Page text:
www.newstodaynet.com Sunday, 24 February, 2008 Home Nation Special Report
Flower that bloomed this day, years ago
The Matri Mandir set in an area of 62 acres reflects the Mother’s spiritual beliefs (Inset Annai)
G Ramanarayanan Thu, 21 Feb, 2008,01:25 PM
Thousands of devotees flocked to Annai Ashram at Puducherry on her 130th birth anniversary today.
At Auroville Matri Mandir where the huge golden spiritual structure is being put up - a congregation dhyana mandir which is so designed that the sun’s rays converge at a point and fall on to the mudra at the centre - was the destination of one and all. .
One religion, one people is the concept preached by the Mother. No difference in humanity is the Divine Mother’s religion. Sri Aurobindo, her spiritual guru, from whom she learned the nuances of yoga - the foremost the Kundalini yoga (mother of yoga).
The Mother - Annai was born in Paris on 21 February 1878. Her house was at the boulevard Haussmann near the Opera. Her dad, Maurice Alfassa, was a Turkish banker from Adrianople, whilst her mom, Mathilde Ismaloun, came from Cairo.
The Mother was thus of Turkish-Egyptian descent, a fact which is significant in so far as these two countries are on the threshold between West and East.
It became evident later that the Mother came to know how to bring together these two worlds in a happy combination of ideas into a complex.
She was given the name Mirra and grew up in Paris where she was to spend the early part of her life. Her parents had moved to France a year before her birth and stayed put there.
Even in her tender age Mirra became conscious of her special purpose of life, her mission on earth: ‘I started contemplating or doing my yoga from the age of four. There was a small chair for me on which I used to sit still, engrossed in my meditation.
'A very brilliant light would then descend over my head and produce some turmoil inside my brain. Of course I understood nothing, it was not the age for understanding.
'But gradually I began to feel, I shall have to do some tremendously great work that nobody yet knows.’ (Utterances of the Mother on self which have been remembered and recorded by her disciples).’
After some years, the Mother married Paul Richard, a well-known and well-read philosopher who was keenly interested in Eastern and Western spiritual life as well as Vedantic yoga.
He had also political plans and so in 1910, in connection with an election campaign, he came to Puducherry, which was at that time part of French India.
He also wanted to consult an advanced yogi and therefore went to see Sri Aurobindo who was in exile outside British India.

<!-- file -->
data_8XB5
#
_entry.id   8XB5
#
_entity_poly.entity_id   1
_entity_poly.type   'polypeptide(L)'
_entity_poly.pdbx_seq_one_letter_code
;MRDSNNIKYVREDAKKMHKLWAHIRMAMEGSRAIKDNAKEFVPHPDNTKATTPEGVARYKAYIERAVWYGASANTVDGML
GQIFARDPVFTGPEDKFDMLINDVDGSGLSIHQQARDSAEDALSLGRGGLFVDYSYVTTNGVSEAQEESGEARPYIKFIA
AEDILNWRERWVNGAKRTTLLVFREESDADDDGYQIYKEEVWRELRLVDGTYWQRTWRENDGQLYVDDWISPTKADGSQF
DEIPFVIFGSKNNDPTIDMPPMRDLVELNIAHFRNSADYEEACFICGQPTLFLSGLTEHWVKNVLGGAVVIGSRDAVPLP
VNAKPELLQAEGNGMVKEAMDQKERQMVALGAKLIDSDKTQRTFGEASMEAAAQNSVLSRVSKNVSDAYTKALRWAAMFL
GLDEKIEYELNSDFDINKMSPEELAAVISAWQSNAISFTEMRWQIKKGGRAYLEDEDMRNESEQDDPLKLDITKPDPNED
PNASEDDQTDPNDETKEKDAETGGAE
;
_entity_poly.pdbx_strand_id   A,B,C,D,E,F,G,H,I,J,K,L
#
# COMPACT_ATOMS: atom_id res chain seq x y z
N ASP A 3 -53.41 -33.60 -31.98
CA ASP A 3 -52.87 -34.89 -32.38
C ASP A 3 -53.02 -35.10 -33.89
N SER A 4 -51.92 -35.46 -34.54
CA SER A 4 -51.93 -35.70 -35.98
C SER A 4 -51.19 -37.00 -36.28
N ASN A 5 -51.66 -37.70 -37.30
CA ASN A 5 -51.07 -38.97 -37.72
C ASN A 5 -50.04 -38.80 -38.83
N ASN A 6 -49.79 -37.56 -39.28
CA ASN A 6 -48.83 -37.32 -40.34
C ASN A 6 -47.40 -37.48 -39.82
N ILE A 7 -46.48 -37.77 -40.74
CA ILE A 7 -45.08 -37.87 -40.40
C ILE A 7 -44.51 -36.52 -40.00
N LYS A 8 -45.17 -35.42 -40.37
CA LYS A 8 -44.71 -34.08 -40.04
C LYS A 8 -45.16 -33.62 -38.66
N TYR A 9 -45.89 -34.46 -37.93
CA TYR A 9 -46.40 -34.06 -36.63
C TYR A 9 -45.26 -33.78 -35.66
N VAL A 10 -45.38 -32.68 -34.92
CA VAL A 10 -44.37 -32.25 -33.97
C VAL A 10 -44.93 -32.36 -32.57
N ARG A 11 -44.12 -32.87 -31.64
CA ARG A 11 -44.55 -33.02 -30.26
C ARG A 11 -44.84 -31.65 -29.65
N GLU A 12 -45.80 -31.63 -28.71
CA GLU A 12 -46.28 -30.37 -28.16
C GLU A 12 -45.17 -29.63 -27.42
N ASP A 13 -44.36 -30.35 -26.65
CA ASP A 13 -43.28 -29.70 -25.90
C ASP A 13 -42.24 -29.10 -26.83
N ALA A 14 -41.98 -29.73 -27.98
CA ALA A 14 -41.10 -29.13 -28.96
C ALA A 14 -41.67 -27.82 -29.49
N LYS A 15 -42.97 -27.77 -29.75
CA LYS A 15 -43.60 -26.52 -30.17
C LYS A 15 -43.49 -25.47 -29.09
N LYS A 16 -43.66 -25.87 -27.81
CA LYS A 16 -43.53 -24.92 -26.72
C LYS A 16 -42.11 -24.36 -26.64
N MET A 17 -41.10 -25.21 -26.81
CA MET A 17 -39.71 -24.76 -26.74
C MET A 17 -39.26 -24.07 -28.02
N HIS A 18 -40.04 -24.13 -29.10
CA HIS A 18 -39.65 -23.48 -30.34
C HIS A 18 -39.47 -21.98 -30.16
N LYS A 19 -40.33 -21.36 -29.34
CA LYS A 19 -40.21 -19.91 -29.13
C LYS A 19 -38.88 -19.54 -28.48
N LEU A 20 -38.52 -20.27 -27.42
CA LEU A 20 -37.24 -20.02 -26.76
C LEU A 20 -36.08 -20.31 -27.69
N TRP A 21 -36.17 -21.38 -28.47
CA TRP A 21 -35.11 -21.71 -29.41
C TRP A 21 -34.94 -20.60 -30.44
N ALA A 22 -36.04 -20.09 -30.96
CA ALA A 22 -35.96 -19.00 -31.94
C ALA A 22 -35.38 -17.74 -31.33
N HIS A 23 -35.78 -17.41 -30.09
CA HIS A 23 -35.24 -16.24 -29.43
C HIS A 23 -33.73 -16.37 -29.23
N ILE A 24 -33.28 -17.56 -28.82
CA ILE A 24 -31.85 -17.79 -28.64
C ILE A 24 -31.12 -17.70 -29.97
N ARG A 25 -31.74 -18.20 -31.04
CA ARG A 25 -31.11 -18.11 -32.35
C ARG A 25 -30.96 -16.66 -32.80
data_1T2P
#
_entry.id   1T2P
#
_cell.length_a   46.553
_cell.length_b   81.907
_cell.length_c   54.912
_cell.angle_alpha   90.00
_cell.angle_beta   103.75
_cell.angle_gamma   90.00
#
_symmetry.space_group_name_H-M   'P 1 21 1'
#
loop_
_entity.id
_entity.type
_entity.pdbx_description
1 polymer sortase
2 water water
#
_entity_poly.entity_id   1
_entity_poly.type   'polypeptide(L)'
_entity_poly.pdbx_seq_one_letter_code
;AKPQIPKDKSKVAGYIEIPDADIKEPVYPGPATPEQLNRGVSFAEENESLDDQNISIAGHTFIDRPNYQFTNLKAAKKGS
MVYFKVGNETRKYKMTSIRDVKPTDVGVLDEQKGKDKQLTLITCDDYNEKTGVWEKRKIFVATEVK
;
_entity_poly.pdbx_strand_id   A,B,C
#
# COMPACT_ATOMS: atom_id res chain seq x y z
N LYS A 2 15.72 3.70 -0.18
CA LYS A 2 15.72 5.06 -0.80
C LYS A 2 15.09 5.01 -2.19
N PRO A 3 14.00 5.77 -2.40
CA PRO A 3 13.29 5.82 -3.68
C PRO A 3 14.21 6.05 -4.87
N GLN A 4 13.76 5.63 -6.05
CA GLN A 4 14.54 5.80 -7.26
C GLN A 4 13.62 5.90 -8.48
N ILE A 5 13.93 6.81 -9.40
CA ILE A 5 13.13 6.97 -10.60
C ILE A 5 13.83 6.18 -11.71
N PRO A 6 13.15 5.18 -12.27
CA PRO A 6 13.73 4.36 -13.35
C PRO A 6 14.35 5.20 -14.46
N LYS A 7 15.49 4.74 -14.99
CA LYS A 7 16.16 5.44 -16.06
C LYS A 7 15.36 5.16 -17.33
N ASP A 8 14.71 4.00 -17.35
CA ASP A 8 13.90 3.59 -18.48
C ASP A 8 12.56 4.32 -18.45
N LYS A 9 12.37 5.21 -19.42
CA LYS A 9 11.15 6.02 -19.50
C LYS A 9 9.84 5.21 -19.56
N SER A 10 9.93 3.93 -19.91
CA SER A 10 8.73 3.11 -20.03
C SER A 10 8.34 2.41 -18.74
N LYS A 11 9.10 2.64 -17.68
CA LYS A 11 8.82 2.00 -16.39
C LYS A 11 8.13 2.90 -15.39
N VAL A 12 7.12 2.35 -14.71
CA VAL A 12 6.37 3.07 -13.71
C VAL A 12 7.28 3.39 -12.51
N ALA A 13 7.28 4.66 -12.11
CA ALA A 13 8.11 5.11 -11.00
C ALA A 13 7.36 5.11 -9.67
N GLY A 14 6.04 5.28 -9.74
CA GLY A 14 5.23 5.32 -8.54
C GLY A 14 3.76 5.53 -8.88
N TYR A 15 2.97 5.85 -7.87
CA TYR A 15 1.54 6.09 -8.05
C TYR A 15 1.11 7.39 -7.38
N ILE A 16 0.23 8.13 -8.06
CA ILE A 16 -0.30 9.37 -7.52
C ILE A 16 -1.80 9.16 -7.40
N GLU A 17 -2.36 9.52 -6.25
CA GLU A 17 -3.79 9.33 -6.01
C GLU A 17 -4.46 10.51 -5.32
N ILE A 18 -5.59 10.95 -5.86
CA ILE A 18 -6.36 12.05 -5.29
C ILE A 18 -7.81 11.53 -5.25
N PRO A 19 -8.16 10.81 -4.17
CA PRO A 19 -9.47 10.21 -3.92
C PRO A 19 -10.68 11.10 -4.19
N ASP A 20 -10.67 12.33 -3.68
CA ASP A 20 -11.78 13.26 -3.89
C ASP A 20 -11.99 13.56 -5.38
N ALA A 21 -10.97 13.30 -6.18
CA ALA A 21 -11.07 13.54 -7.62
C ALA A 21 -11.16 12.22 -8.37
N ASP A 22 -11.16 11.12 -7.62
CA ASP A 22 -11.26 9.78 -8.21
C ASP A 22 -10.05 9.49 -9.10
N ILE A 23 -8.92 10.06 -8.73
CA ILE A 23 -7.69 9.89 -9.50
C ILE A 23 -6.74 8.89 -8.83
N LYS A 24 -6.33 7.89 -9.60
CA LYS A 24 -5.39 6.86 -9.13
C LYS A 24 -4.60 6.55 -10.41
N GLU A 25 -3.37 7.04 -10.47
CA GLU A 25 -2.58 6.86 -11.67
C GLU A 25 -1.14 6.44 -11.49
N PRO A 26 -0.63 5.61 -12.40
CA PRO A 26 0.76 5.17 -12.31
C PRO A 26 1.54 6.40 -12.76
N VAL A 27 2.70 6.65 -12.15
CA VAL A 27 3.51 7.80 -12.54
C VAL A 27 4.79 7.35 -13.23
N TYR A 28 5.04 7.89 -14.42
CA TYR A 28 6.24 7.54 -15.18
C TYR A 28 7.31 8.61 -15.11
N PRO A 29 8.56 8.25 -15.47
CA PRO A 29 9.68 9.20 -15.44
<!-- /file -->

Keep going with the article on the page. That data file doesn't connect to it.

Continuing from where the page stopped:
Here it is to be noted that Sri Aurobindo’s life, which was later to merge more and more with that of the Mother.
Sri Aurobindo was born in Kolkata on 15 August 1872. He went to England for education along with his two brothers. Sri Aurobindo spent fourteen years in that country. He first stayed with an English family at Manchester, then he joined St Paul’s School in London and later studied at King’s College in Cambridge. He passed the open competition for the Indian Civil Service, but got himself disqualified by not appearing himself at the riding examination.
By then the Mother was back to Puducherry, in India, the small town in the South-East where Sri Aurobindo had been pursuing his integral yoga-path from 1910. Her return was now for sure and she never again left India, the country of her choice. Her relationship with Paul Richard was at this stage coming to a breaking-point since she could follow her destiny now and establish an ever closer spiritual collaboration with Sri Aurobindo. It was probably clear to Paul that the Mother was now completely giving herself to Sri Aurobindo and that there was a kind of collaboration and development in their relationship which he could not follow any more.
He could recognise Sri Aurobindo as a great yogi and sage, but he did not want to become his disciple and may have tried also to draw the Mother away from him. But this effort was bound to fail and so he left Puducherry.
The Mother had foreseen this development in a significant vision which Sri Aurobindo once related to a disciple: ‘The Mother (Mirra), Richard and I were going somewhere. We saw Richard going down to a place from which rising was impossible,
'Then we found ourselves sitting in a carriage the driver of which was taking it up and down a hill a number of times, At last he stopped on the highest peak. Its significance was quite clear to us.’
And so it was to others who follow the path on which the Mother who left a trail years ago.